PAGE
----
TDI Clutch Failure

Many TDIs are approaching or have already crossed the 150,000 mile, or even 200,000 mile mark.  If yours has a manual transmission, the flywheel and clutch assembly may be on their way out. Clutch life is highly variable, depending on driving conditions, and more importantly, driving style. Some clutches don’t last 100K miles. Is your clutch close to failing?

When do you need a new clutch?

Many of us know the feeling: you’re driving on a cold day, or after your latest power mod, and you roll into the accelerator in 4th or 5th at around 2000 RPM.  The tach needle climbs, but the speedometer needle doesn’t.  That’s clutch slip.

A clutch can slip for several reasons:

  • The friction material on the disk is worn, and when the pressure plate clamps down on it, it doesn’t create enough friction to prevent the disk from slowing down when engine torque is applied.
  • The pressure plate has lost some of its clamping force through wear or overheating cycles, and cannot clamp on the disk hard enough to prevent slippage
  • The flywheel or pressure plate surface has been compromised, either by overheating (usually from abuse) or contamination (from transmission or engine oil, or antifreeze) and does not allow the friction material on the disk to work properly
  • You’re putting more power through the clutch assembly and overpowering the clutch.

Or, you start your TDI and while it’s idling you hear a faint thumping from the front of the car.  When you open the hood the sound is more obvious.  Your dual mass flywheel (DMF) has failed.

A flywheel and clutch assembly is made up of four components: the flywheel, pressure plate, clutch disk and throwout bearing.  The flywheel is bolted directly to the crankshaft of the engine, and the pressure plate is bolted to the flywheel.  Both components always turn at engine speed.  The pressure plate is the clamp that pushes the clutch disk and flywheel together.  When the pressure plate starts squeezing the clutch disk against the flywheel, the clutch disk starts spinning.  The inner hub of the disk is attached to the input shaft of the transmission.  When the pressure plate clamps down on the disk, the disk spins at engine speed, the clutch is engaged, and the car moves.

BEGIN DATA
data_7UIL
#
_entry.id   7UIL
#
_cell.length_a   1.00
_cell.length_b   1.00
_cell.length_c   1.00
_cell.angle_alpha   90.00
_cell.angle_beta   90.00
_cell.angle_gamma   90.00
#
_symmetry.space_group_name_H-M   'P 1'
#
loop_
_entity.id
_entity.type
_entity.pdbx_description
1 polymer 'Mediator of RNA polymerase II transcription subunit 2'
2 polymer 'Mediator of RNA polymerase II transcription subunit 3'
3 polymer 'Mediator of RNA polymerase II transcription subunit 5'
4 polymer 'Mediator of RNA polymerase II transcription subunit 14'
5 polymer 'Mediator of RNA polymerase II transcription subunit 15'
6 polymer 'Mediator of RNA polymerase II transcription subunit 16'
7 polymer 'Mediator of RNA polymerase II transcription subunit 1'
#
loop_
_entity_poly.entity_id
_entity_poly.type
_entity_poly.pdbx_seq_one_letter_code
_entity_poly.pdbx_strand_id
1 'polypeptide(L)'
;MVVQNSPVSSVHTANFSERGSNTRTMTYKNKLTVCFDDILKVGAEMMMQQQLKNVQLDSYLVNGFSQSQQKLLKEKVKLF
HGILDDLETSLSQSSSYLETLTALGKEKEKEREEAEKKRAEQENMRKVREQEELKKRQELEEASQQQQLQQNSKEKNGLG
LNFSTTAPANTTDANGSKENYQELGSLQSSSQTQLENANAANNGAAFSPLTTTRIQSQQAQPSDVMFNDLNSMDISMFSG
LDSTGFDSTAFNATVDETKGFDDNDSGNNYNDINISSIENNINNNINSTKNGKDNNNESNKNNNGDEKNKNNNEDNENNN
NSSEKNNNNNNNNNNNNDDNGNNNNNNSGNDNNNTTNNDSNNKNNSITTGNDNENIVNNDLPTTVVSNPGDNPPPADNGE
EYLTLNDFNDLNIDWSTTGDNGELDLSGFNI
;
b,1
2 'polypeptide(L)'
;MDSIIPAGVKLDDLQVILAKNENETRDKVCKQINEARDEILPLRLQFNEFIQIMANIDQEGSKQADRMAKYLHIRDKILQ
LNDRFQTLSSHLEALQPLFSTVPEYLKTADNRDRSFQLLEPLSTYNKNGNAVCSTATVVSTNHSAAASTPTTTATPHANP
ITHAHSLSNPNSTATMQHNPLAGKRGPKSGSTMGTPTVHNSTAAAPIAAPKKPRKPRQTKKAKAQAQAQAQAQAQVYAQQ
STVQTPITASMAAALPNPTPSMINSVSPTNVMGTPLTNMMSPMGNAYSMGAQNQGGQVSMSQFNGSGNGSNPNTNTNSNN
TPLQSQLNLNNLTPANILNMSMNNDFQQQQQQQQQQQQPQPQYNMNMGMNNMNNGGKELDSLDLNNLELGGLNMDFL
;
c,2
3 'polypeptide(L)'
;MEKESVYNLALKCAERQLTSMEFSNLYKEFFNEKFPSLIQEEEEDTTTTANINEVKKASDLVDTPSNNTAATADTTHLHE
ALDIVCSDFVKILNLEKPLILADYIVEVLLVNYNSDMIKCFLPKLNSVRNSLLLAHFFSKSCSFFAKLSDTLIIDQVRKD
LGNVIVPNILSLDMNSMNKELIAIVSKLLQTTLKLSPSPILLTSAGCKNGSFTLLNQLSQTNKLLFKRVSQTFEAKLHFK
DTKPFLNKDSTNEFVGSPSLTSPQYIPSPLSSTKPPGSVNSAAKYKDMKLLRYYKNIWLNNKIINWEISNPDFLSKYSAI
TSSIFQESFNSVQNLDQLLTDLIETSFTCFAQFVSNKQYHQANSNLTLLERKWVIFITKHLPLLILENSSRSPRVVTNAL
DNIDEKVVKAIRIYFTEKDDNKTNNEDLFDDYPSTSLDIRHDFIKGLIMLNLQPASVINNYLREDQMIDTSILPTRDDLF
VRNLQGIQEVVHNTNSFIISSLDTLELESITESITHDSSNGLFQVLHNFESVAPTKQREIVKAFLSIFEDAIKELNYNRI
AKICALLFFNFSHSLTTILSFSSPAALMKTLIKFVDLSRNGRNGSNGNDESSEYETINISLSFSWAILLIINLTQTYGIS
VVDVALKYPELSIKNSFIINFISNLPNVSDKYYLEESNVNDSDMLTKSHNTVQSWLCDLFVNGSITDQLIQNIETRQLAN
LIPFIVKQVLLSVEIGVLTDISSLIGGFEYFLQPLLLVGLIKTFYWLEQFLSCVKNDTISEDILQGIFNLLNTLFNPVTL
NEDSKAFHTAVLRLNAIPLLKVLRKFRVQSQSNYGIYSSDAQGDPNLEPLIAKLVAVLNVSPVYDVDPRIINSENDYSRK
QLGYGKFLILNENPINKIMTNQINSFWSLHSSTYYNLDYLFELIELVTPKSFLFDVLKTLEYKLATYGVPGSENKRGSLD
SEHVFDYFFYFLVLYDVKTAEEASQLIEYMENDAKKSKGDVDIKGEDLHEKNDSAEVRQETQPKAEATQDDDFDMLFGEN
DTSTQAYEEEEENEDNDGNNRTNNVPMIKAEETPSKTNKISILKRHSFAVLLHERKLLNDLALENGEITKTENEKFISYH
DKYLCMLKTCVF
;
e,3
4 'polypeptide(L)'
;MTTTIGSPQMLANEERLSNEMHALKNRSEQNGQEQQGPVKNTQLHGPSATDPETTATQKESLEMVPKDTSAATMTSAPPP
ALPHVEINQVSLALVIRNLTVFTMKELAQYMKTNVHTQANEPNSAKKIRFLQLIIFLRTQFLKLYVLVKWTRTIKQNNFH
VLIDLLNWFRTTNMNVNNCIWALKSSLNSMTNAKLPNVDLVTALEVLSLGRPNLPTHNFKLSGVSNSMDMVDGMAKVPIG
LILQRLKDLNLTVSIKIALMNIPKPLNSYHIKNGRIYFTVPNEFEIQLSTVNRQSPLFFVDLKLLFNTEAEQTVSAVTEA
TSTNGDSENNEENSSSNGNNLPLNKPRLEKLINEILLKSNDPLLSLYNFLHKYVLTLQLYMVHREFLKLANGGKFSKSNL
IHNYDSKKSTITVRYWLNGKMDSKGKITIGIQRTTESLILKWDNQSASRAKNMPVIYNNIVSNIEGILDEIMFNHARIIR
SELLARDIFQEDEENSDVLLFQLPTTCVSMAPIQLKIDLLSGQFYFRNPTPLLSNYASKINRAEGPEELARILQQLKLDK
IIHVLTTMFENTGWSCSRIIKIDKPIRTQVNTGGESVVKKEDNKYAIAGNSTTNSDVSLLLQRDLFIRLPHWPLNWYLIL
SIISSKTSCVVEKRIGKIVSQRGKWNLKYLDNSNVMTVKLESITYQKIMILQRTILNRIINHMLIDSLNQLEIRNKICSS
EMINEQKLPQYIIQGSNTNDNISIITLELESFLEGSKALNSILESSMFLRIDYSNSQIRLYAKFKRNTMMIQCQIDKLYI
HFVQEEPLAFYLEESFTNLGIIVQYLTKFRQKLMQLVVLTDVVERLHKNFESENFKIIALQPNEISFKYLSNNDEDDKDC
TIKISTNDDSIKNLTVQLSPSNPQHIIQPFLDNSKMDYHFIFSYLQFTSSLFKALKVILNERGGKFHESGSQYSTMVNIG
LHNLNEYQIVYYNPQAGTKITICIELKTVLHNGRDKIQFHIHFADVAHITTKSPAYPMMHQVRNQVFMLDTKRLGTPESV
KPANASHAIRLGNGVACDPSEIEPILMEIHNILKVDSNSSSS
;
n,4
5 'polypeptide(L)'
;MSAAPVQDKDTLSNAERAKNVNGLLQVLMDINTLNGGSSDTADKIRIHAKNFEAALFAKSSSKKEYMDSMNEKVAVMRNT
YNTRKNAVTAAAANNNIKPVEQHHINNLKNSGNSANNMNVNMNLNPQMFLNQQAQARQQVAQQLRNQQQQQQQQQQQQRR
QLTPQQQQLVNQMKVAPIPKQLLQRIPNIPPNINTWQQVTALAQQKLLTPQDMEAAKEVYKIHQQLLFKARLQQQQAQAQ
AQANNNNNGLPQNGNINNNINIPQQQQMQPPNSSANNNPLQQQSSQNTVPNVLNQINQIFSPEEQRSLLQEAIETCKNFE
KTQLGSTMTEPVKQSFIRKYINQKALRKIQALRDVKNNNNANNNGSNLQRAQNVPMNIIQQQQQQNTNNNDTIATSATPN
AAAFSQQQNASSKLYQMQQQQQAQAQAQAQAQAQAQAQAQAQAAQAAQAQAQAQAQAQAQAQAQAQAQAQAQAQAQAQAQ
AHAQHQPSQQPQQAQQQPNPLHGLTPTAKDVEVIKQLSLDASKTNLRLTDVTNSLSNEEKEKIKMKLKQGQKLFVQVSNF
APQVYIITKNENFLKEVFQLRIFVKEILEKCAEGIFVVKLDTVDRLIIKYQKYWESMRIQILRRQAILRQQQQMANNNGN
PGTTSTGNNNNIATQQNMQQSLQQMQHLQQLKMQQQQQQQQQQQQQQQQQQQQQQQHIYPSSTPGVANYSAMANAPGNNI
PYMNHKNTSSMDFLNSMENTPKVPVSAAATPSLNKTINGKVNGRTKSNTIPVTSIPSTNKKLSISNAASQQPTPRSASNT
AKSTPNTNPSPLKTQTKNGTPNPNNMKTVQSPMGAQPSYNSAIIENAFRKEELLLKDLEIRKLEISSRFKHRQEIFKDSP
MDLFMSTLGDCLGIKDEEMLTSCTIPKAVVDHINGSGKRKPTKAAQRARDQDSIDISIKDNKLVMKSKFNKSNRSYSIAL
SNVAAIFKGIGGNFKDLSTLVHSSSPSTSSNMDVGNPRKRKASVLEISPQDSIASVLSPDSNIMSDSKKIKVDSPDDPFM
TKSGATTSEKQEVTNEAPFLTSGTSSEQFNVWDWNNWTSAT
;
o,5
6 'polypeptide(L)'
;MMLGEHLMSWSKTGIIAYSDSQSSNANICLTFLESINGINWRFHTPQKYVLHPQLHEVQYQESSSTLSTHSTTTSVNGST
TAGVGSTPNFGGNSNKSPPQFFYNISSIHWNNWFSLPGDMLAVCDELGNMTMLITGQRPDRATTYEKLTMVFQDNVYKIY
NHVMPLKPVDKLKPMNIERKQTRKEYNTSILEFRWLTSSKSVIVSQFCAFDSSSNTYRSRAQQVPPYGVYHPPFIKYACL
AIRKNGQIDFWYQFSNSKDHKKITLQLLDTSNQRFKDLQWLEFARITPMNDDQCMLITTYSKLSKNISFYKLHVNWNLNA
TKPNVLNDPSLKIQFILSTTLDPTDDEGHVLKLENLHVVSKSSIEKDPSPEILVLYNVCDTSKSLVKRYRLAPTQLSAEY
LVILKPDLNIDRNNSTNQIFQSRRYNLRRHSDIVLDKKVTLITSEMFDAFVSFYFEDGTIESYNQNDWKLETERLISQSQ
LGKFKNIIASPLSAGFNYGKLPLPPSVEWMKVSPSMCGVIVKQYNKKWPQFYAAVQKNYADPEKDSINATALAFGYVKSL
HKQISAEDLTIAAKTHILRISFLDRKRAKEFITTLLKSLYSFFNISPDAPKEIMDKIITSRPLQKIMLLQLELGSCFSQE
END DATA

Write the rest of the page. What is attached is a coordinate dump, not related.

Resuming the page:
This is common in TDIs as the clutch capacity was not much greater than the car’s stock power, and TDIs are easily modified for more power.  A chip tune, re-flash, and larger injectors, or a tune alone in Pumpe Deuse cars, is usually enough to overpower the stock assembly.

Other things can go wrong, too, such as springs failing in the flywheel, the throwout bearing failing, or the lever that pushes the bearing against the pressure plate.  These problems can cause the car to:

  • Not move because the clutch slips or fails to engage, or because a part of the clutch is broken and loose in the bell housing, preventing the clutch from operating
  • Make odd noises (thumping, squealing, rattling)
  • Not stop without stalling because the clutch will not disengage
  • Be difficult to drive (hard shifting, abrupt engagement, not full disengagement).

When these things happen it’s probably time for a new clutch.

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